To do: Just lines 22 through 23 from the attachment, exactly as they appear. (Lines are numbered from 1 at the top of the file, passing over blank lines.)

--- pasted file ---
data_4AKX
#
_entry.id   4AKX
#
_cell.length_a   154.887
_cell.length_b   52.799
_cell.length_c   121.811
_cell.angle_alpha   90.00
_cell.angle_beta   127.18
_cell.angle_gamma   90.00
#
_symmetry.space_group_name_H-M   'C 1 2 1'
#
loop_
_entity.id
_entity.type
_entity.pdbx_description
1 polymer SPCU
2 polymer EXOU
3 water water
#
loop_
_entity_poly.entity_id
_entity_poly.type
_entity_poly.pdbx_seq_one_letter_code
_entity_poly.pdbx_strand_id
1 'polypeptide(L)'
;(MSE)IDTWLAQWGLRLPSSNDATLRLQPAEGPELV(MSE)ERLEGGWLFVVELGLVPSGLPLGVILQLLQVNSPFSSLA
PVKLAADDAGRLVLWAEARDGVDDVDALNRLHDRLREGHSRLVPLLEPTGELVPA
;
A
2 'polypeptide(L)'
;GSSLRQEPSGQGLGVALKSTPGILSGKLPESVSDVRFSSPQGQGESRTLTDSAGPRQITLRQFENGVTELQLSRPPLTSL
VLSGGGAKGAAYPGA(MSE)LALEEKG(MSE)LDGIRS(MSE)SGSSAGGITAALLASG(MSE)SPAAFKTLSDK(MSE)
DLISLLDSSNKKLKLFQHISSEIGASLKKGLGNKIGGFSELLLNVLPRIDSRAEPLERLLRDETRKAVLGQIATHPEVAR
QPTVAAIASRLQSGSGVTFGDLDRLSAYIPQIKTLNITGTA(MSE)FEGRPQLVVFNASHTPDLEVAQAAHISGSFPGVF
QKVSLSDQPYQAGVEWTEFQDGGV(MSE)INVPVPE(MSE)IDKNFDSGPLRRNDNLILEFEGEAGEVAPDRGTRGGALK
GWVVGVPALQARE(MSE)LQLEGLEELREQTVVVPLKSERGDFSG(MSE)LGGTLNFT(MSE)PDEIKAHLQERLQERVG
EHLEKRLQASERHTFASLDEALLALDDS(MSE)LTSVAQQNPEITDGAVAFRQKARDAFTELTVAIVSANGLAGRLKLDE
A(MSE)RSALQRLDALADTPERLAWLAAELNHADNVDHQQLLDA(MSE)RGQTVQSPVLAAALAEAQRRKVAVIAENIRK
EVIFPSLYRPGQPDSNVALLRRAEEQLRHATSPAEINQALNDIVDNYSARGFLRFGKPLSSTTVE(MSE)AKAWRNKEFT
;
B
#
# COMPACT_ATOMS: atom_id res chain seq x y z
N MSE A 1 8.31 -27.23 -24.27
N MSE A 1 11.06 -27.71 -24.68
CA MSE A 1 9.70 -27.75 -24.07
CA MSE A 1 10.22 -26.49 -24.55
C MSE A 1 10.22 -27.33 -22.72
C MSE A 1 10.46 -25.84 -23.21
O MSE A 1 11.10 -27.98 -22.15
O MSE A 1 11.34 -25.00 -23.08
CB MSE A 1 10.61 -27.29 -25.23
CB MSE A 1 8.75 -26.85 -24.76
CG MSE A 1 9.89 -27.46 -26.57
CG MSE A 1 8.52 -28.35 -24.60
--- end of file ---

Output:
loop_
_entity_poly.entity_id